Co-CEOs Bill McDermott and Jim Hagemann Snabe promise a significant advance in on-demand applications this year.
SAP AG put on display at its lab in Palo Alto, Calif., Monday to show the results of its reorganization in early February. Bill McDermott and Jim Hagemann Snabe, the co-CEOs replacing former CEO Leo Apotheker Feb. 7, outlined SAP's future path.
Snabe had just flown in from Frankfurt and appeared to be the target of a quip that the pair was so exicted about the task front of them that they hadn't been able to sleep.
The duo, sitting on raised chairs in front about 24 analysts and members of the press, quickly got down to business: the new SAP is about producing on-demand as well as on-premises applications; it is about adding intelligence to those applications through analytics; and it is about orchestrating the use of business software for better business processes and more efficiently running enterprises.
"We have almost 50,000 people fired up and ready to go, and so are we We haven't stopped. We haven't slept," said Snabe.
Before they'd gone too far, the pair displayed a spirit of teamwork, with McDermott handing off a microphone to Snabe so he could talk first, and Snabe handing it off to an aide because both he and McDermott were already wired with mikes.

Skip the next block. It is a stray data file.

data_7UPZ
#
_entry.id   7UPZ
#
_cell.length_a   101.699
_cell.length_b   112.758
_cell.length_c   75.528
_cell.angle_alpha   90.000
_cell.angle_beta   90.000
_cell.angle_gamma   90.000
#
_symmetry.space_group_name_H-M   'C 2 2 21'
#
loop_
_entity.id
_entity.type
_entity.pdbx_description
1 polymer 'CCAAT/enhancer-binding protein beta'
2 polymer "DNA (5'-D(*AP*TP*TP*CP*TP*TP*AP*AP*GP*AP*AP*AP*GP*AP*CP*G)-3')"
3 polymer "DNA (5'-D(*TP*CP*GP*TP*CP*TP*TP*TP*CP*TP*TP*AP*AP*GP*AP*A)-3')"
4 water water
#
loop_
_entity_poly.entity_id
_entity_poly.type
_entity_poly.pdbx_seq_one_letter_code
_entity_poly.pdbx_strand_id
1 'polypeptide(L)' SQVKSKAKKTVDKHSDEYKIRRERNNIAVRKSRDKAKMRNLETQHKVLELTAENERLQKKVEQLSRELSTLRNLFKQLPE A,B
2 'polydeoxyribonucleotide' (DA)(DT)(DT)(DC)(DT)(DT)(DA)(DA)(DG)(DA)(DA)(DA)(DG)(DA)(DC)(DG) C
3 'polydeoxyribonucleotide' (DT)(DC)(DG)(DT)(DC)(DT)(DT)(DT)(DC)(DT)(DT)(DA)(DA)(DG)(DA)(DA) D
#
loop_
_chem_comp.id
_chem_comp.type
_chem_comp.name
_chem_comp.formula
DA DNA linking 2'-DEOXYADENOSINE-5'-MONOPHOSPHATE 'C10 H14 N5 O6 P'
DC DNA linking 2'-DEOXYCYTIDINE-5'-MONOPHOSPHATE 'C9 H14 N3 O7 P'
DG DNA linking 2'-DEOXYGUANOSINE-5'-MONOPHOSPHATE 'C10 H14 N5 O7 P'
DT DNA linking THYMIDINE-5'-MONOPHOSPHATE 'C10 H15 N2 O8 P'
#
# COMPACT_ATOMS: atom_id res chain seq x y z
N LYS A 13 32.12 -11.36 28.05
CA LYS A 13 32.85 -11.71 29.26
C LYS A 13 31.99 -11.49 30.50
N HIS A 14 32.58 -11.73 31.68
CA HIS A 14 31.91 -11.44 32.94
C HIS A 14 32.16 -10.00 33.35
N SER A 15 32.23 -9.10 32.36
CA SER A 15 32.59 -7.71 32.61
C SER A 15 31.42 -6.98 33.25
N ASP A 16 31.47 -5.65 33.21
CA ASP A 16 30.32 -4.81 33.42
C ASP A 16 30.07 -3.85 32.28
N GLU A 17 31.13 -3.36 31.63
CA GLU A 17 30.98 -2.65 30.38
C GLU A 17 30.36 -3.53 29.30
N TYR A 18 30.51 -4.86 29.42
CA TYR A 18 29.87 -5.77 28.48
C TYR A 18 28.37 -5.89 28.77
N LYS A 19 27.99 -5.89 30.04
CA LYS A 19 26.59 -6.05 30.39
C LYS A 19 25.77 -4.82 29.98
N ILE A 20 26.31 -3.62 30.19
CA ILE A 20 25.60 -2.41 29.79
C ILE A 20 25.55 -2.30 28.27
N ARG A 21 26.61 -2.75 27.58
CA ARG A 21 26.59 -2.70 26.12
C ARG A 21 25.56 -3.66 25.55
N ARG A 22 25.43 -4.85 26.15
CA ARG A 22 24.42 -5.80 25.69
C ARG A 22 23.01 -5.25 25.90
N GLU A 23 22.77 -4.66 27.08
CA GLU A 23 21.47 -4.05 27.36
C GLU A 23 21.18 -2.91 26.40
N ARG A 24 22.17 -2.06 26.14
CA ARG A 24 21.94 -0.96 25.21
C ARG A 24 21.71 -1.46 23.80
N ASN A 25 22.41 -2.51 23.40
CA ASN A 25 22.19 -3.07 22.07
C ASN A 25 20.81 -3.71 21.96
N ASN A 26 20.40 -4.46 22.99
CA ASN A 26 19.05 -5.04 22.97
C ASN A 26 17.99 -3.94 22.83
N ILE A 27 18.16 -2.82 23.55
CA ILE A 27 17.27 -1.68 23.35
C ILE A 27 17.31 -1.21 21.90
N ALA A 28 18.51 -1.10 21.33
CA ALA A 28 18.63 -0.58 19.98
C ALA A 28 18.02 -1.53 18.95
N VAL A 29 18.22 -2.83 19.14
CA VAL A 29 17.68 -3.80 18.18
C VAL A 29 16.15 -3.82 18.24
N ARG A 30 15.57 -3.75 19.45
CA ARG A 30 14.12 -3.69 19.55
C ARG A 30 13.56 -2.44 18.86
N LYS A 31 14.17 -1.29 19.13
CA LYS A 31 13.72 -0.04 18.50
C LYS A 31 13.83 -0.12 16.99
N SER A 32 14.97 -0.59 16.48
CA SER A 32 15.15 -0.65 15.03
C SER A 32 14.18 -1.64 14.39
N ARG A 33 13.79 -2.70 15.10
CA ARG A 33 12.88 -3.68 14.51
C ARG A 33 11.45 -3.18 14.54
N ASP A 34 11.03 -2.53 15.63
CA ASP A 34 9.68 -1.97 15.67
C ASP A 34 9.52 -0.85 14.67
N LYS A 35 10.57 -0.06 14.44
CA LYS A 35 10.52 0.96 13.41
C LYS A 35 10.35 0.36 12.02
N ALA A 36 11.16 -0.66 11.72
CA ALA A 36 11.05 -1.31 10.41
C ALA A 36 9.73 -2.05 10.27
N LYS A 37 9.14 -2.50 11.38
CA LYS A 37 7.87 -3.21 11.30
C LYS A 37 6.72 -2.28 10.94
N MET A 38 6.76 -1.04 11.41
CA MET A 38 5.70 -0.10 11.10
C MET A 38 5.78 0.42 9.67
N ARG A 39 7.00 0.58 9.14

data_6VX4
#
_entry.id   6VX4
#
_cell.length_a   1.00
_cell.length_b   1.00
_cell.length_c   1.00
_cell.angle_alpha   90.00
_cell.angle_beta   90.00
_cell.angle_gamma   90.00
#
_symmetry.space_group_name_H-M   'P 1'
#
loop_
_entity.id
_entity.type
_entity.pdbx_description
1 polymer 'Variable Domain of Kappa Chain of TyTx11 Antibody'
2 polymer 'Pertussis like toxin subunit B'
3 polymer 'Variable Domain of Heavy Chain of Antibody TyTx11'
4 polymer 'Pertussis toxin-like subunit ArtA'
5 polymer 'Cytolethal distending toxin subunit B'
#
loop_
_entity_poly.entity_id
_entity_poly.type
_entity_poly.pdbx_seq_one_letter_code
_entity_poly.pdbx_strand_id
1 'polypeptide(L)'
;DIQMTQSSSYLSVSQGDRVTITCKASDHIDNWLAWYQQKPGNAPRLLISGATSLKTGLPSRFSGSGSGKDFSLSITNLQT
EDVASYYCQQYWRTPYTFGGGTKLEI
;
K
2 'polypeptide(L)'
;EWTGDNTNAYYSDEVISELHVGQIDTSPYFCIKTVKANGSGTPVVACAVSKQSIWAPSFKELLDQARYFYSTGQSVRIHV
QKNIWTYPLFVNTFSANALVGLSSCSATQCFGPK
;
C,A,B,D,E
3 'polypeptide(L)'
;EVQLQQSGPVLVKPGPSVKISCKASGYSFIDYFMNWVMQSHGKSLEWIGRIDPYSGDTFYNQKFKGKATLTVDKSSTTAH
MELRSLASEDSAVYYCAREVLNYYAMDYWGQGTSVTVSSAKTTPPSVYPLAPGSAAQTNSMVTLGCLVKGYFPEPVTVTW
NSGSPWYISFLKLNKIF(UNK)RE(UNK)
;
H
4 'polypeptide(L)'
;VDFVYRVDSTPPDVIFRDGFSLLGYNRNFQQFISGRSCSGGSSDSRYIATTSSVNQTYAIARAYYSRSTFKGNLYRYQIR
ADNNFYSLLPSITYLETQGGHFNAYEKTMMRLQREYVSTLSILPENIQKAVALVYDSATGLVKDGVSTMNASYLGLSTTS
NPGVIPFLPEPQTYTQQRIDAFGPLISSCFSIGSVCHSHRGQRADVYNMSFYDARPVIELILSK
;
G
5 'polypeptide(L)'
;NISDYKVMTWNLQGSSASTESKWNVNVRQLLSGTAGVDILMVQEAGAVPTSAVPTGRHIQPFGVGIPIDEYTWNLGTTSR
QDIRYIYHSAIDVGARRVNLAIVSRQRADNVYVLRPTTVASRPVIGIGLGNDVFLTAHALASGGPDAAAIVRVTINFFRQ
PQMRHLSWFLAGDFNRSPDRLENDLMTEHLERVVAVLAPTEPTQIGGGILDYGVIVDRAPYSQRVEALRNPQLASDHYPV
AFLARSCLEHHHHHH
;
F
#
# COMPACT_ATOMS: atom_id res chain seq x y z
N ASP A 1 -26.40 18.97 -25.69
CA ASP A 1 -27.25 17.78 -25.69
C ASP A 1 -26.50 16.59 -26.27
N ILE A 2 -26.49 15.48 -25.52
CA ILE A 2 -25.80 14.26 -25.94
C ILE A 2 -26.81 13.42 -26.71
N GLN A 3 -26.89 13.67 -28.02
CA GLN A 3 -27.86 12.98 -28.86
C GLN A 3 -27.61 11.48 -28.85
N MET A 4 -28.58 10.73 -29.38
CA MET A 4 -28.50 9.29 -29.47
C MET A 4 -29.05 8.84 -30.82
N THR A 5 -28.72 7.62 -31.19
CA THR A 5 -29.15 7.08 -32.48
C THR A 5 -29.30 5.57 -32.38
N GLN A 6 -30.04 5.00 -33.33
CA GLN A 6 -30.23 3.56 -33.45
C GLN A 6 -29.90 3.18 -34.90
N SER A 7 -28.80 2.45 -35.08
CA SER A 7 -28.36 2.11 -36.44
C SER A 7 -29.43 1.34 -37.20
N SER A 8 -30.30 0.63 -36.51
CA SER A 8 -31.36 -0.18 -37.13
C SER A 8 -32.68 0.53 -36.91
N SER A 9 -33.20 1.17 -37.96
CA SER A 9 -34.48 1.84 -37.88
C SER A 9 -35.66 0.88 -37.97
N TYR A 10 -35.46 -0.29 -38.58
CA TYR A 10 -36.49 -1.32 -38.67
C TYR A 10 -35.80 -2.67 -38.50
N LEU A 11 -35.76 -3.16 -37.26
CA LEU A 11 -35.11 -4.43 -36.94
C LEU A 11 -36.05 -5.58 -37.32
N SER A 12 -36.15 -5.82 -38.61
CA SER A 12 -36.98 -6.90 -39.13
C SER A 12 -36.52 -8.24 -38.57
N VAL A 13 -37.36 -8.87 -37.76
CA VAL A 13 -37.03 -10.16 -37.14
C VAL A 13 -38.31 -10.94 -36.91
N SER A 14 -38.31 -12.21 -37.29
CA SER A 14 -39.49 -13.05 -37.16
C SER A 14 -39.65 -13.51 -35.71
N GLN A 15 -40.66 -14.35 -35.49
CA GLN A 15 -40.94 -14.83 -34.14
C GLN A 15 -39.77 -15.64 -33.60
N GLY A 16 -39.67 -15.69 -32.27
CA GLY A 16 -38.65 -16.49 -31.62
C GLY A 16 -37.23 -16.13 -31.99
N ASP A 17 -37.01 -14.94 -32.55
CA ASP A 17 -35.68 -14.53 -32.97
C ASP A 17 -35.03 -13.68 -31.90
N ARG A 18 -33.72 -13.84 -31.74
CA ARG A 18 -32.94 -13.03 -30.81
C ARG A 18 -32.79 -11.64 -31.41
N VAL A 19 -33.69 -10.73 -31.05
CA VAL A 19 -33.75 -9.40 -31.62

Then McDermott testified to the friendship and partnership he and Snabe have built over eight years of working together. They got acquainted, he noted, while serving on the SAP Executive Committee.
"There will be a significant advance in on-demand applications this year," said Snabe. SAP orients its on-demand applications toward small and medium business (SMBs) and offers applications in CRM, financials, HR, procurement, supply chain and project management.
But some large customers may choose the online applications as well, and the two will be integrated further to better work together. "We believe in the hybrid approach, both on-premises and on-demand," Snabe said.
When asked during a question and answer session how SAP would respond to Oracle's rate of acquisition, McDermott said there are better ways to grow a company than acquisition. SAP will acquire companies only when it makes compelling strategic sense to do so, he added. SAP wanted to provide broader access to application analytics, and its Business Objects acquisition is helping provide it.
"I wouldn't hesitate to do an acquisition if it was strategic. We wouldn't shy away from it," he added.